Rules Aren’t All Bad, Especially When It Comes to Roommates

Avoid potential conflict by establishing a few rules beforehand

Learn to establish rules and boundaries with your college roommate in order to avoid unnecessary conflict. Find helpful tips at CollegeView.comMaking the leap from structured family living to living on your own in college does not necessarily mean the rulebook goes out the window. If anything, developing a rulebook with that first roommate early on could be the key to a prosperous living arrangement.

First, it’s important to know who you’re going to be dealing with on a daily basis. If you’ll be living with assigned roommates in college, contact them as soon as their information becomes available so you can get to know them as much as possible before move-in day. Talk about your daily habits, such as if you’re a morning person, if you tend to do homework later at night, what time you usually go to bed during the week, etc. Knowing this information will be helpful when you start creating some guidelines for the room you’ll be sharing. If you’ll be rooming with a friend, it still wouldn’t hurt to have this discussion; although you may know each other well, chances are you have never actually lived together.

Once move-in day comes, you’ll have to establish some boundaries with your roommate, and it’s better to start sooner rather than later. Sit down together on that first day with a pen and paper to outline some rules that will help make living with each other as pleasant as possible. It’s a good idea to swap class schedules so you know who has to get up early or who might be coming home later during the evening. It’s also helpful to create some kind of policy about visitors. Establish a plan to let one another know ahead of time when someone is coming and how long the guest is staying so everyone can plan accordingly (especially if a boyfriend or girlfriend is coming to visit).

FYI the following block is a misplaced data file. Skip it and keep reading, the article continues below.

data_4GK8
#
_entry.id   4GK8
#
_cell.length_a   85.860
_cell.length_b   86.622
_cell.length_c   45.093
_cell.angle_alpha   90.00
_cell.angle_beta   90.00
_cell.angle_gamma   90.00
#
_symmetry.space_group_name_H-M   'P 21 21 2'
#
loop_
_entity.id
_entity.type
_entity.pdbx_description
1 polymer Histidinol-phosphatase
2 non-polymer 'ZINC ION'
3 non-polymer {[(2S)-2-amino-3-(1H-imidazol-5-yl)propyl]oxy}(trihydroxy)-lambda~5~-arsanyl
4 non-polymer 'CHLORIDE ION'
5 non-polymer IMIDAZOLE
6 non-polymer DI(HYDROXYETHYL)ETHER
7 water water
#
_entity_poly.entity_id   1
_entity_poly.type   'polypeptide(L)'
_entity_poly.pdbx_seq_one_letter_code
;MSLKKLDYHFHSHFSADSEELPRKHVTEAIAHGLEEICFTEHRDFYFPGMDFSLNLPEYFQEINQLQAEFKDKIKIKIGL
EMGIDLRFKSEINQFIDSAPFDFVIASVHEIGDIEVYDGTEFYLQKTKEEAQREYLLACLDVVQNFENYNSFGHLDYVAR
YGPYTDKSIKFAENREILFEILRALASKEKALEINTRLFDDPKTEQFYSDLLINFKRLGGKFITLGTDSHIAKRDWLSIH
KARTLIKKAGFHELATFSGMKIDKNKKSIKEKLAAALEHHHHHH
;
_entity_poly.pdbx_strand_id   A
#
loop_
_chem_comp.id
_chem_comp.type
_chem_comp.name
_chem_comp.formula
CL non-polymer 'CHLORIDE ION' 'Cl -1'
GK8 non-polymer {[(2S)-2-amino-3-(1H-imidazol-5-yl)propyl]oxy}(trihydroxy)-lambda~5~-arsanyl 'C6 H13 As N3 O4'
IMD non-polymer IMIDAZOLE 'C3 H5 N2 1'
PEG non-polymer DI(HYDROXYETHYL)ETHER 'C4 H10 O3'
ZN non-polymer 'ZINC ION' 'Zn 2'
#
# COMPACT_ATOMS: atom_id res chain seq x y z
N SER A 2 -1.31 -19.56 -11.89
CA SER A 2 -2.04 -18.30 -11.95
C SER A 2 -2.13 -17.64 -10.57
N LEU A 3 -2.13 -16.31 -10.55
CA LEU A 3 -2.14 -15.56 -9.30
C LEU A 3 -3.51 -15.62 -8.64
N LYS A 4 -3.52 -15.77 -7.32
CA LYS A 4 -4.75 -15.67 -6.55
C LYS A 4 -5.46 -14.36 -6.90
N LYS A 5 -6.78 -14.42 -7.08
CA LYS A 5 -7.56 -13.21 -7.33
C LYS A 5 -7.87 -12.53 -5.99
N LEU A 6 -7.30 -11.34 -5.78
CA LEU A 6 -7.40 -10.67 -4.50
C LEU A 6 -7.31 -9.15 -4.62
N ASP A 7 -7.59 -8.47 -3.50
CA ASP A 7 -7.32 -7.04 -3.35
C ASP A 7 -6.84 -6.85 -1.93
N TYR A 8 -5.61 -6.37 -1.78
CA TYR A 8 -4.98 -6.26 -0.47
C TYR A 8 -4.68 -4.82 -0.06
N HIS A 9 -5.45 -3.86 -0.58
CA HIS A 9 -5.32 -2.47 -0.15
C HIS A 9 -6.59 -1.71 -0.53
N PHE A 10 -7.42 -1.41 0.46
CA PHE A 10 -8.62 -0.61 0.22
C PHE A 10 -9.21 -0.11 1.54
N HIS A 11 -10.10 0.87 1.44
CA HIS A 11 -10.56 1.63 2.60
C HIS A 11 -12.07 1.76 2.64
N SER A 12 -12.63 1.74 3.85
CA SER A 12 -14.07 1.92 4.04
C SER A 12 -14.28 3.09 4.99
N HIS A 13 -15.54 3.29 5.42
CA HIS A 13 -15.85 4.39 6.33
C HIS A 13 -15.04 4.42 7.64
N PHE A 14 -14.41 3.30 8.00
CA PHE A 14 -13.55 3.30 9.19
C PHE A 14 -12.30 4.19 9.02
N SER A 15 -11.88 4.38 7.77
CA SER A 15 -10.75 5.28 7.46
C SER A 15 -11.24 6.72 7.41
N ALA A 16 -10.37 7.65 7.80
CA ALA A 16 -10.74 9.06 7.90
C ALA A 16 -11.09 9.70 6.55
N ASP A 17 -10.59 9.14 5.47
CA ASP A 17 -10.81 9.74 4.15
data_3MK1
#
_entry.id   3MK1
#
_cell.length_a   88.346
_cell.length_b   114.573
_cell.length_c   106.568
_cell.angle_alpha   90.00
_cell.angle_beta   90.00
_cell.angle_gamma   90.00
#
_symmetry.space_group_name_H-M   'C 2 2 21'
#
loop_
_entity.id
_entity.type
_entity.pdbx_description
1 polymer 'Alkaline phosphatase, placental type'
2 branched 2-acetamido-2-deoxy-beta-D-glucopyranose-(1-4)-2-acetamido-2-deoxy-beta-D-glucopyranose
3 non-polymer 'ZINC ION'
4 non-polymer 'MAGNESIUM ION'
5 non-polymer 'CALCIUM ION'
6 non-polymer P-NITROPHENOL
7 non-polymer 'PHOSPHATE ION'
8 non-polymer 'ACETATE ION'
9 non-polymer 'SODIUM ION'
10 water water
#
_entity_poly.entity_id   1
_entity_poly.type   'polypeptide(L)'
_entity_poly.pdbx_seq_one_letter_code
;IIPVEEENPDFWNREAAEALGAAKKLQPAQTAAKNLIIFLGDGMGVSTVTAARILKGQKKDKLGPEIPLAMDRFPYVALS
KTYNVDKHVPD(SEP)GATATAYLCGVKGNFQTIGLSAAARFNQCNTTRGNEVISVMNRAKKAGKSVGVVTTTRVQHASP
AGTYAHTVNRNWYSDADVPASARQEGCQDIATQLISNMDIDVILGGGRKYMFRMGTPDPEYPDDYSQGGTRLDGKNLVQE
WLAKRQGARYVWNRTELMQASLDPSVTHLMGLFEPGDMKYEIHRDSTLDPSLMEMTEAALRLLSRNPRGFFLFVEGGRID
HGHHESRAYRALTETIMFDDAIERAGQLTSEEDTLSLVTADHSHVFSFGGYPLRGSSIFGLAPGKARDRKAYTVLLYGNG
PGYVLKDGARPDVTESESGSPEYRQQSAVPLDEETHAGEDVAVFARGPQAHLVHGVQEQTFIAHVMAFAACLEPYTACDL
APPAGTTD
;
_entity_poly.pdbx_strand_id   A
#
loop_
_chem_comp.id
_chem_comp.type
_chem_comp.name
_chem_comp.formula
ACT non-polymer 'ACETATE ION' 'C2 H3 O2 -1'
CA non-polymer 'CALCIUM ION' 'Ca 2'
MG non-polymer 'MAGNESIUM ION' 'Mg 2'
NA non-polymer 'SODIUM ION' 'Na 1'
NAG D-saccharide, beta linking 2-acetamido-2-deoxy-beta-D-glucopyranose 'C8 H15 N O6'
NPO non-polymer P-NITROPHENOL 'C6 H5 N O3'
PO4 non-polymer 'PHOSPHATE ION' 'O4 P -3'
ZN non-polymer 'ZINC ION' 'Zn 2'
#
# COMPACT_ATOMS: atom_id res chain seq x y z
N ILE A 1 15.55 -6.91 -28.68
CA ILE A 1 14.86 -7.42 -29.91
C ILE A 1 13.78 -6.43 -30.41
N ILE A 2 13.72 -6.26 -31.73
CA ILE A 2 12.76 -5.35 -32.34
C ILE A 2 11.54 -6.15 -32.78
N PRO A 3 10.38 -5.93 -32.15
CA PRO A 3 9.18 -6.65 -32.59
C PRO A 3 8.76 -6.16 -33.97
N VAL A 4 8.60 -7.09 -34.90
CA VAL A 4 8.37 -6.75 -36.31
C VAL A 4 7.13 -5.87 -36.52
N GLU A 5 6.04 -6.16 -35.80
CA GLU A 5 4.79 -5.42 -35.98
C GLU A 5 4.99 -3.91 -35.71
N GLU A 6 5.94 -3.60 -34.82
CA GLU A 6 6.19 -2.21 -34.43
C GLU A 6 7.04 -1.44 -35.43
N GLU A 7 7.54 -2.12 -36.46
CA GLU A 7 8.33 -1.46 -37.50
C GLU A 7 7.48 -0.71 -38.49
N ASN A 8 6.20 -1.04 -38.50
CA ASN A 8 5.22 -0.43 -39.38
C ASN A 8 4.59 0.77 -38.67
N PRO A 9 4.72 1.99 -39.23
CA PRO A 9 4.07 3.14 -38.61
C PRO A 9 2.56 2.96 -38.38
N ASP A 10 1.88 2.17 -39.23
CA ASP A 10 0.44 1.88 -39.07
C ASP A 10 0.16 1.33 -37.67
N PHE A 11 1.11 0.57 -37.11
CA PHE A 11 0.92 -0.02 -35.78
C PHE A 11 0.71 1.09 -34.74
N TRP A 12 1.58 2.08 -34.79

Another issue you’ll want to address is room upkeep, because you’re going to be responsible for cleaning a shared living space. Work out a cleaning schedule so nobody gets stuck doing all the chores. Once you’ve recorded some rules and boundaries, print some copies and post them in the room as a reminder for you and your roommate. If you feel the rules need to be modified, don’t be afraid to speak up, even if you’re living with a friend. Although rules don’t sound enjoyable, they could help tremendously in making your first living experience away from home a successful one.


This article was written by Emily Stewart

Emily Stewart holds Bachelor of Arts degrees in journalism and English/literature from Miami University. She is a marketing specialist for Planes Companies in Cincinnati, Ohio, and a freelance writer whose recent work includes the U.S. Business Review.

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